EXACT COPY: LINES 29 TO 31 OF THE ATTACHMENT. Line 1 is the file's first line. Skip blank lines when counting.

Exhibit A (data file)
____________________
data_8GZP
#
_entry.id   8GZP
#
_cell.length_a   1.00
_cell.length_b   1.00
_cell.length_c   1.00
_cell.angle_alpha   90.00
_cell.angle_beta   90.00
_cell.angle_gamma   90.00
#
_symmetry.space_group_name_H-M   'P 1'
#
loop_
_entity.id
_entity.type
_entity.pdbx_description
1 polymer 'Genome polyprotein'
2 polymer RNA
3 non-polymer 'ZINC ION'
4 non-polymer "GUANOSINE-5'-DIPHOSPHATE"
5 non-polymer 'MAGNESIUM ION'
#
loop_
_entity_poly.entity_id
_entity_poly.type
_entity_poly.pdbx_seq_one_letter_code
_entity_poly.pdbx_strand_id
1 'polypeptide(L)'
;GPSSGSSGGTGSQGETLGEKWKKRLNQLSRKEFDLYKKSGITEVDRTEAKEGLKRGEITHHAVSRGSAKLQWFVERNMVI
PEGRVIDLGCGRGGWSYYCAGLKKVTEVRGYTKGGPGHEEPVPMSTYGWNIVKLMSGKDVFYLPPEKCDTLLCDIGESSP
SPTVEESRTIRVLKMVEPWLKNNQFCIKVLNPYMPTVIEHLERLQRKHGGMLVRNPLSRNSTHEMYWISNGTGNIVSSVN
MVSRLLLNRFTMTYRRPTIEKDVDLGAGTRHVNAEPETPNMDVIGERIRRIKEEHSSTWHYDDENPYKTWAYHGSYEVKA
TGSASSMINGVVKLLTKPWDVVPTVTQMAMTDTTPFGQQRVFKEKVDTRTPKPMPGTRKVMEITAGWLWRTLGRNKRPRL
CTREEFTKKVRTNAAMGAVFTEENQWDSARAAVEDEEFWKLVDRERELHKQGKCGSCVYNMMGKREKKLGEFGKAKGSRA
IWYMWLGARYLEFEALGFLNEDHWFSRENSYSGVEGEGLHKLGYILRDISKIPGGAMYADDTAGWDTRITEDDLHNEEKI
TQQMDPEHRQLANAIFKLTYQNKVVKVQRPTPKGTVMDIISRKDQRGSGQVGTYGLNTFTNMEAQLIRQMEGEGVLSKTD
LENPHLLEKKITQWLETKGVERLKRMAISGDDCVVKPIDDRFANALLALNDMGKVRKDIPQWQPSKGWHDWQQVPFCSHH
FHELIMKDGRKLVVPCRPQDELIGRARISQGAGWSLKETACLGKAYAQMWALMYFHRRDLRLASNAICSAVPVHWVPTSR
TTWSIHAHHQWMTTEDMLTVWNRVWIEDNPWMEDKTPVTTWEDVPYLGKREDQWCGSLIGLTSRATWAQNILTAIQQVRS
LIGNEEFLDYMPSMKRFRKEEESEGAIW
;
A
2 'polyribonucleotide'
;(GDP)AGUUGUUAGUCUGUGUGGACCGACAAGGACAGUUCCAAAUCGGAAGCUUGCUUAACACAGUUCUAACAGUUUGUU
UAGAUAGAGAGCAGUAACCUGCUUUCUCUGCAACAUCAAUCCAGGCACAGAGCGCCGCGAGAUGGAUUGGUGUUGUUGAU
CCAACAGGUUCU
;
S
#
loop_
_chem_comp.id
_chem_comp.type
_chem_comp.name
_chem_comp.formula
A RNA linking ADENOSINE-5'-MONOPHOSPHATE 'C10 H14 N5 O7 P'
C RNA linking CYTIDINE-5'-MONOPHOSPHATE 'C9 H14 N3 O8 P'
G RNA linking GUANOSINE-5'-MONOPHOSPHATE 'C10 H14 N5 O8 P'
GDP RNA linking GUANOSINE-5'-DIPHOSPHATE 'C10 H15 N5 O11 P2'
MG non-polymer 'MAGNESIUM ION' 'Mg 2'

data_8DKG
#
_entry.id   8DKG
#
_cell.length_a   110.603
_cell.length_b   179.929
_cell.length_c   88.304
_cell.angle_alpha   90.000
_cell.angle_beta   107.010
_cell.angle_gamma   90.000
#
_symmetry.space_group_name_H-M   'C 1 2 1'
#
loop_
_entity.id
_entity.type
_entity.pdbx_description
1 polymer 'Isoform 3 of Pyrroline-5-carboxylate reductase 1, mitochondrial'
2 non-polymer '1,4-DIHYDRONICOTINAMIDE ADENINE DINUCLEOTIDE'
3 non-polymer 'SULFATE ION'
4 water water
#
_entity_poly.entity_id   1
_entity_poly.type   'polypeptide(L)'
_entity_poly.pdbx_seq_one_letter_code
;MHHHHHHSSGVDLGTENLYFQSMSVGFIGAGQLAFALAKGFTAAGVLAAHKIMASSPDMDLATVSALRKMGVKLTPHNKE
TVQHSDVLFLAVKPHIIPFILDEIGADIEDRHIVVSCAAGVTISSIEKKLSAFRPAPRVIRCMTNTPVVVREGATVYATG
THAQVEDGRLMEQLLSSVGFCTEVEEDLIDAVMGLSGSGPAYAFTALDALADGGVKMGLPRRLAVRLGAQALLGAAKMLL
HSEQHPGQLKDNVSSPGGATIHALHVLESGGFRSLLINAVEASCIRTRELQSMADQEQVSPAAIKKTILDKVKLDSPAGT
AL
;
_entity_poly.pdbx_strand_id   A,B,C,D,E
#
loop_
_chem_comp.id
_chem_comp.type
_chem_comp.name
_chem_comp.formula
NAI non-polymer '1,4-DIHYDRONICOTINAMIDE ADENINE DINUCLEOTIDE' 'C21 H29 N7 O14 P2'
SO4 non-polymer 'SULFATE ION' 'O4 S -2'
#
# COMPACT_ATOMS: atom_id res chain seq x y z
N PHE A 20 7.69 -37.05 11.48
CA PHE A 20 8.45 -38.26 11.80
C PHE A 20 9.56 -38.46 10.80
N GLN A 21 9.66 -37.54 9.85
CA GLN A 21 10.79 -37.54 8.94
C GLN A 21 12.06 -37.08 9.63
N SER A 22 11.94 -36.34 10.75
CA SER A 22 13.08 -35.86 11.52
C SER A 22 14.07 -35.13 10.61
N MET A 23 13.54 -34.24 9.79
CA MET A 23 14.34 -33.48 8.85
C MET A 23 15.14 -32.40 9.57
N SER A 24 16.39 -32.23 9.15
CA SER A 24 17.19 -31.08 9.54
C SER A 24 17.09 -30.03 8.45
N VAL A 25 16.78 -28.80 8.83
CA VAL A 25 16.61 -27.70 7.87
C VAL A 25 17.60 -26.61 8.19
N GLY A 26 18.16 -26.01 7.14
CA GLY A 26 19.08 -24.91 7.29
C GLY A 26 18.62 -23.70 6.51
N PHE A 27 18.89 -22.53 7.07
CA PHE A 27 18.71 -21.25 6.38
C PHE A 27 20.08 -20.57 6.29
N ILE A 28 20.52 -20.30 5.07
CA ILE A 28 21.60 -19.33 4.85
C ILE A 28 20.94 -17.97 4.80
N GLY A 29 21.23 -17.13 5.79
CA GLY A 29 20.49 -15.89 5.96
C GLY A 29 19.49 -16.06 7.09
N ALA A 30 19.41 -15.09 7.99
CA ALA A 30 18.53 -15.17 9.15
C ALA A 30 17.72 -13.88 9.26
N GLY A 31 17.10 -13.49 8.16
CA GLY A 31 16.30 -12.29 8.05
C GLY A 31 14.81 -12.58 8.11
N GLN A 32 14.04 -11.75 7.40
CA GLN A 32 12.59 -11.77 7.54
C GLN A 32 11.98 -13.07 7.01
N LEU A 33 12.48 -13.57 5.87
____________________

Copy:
1 'polypeptide(L)'
;GPSSGSSGGTGSQGETLGEKWKKRLNQLSRKEFDLYKKSGITEVDRTEAKEGLKRGEITHHAVSRGSAKLQWFVERNMVI
PEGRVIDLGCGRGGWSYYCAGLKKVTEVRGYTKGGPGHEEPVPMSTYGWNIVKLMSGKDVFYLPPEKCDTLLCDIGESSP